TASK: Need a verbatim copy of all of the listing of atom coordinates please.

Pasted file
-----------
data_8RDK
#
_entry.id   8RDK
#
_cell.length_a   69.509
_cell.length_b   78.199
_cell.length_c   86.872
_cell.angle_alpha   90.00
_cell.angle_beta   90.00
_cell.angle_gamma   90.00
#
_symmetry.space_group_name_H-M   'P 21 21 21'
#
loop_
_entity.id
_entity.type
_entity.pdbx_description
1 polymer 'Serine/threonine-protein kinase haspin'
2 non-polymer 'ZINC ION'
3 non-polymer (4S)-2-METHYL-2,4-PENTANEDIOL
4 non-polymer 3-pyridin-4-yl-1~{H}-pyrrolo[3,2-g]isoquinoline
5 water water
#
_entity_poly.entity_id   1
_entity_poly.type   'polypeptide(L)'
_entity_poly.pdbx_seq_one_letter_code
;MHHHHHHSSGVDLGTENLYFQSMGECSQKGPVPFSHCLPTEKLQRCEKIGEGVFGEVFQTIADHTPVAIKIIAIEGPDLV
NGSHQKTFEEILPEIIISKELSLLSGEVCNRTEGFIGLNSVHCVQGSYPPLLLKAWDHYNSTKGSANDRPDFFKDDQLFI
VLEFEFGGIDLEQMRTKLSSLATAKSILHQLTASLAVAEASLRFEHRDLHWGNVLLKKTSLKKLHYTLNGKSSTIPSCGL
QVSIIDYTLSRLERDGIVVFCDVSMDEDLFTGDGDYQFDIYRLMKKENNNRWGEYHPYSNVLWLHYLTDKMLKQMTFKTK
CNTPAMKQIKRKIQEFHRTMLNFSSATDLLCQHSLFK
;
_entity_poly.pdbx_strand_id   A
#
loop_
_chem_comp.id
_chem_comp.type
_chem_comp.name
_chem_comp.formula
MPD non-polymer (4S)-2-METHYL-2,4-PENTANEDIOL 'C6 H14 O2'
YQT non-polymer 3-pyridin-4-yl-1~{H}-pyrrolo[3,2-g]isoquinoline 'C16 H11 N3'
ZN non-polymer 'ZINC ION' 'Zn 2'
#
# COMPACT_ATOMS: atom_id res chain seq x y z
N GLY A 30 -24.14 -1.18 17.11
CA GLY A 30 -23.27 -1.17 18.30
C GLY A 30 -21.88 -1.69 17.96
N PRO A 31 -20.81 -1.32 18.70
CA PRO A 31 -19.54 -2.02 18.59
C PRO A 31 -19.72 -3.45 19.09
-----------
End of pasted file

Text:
data_8RDK
#
_entry.id   8RDK
#
_cell.length_a   69.509
_cell.length_b   78.199
_cell.length_c   86.872
_cell.angle_alpha   90.00
_cell.angle_beta   90.00
_cell.angle_gamma   90.00
#
_symmetry.space_group_name_H-M   'P 21 21 21'
#
loop_
_entity.id
_entity.type
_entity.pdbx_description
1 polymer 'Serine/threonine-protein kinase haspin'
2 non-polymer 'ZINC ION'
3 non-polymer (4S)-2-METHYL-2,4-PENTANEDIOL
4 non-polymer 3-pyridin-4-yl-1~{H}-pyrrolo[3,2-g]isoquinoline
5 water water
#
_entity_poly.entity_id   1
_entity_poly.type   'polypeptide(L)'
_entity_poly.pdbx_seq_one_letter_code
;MHHHHHHSSGVDLGTENLYFQSMGECSQKGPVPFSHCLPTEKLQRCEKIGEGVFGEVFQTIADHTPVAIKIIAIEGPDLV
NGSHQKTFEEILPEIIISKELSLLSGEVCNRTEGFIGLNSVHCVQGSYPPLLLKAWDHYNSTKGSANDRPDFFKDDQLFI
VLEFEFGGIDLEQMRTKLSSLATAKSILHQLTASLAVAEASLRFEHRDLHWGNVLLKKTSLKKLHYTLNGKSSTIPSCGL
QVSIIDYTLSRLERDGIVVFCDVSMDEDLFTGDGDYQFDIYRLMKKENNNRWGEYHPYSNVLWLHYLTDKMLKQMTFKTK
CNTPAMKQIKRKIQEFHRTMLNFSSATDLLCQHSLFK
;
_entity_poly.pdbx_strand_id   A
#
loop_
_chem_comp.id
_chem_comp.type
_chem_comp.name
_chem_comp.formula
MPD non-polymer (4S)-2-METHYL-2,4-PENTANEDIOL 'C6 H14 O2'
YQT non-polymer 3-pyridin-4-yl-1~{H}-pyrrolo[3,2-g]isoquinoline 'C16 H11 N3'
ZN non-polymer 'ZINC ION' 'Zn 2'
#
# COMPACT_ATOMS: atom_id res chain seq x y z
N GLY A 30 -24.14 -1.18 17.11
CA GLY A 30 -23.27 -1.17 18.30
C GLY A 30 -21.88 -1.69 17.96
N PRO A 31 -20.81 -1.32 18.70
CA PRO A 31 -19.54 -2.02 18.59
C PRO A 31 -19.72 -3.45 19.09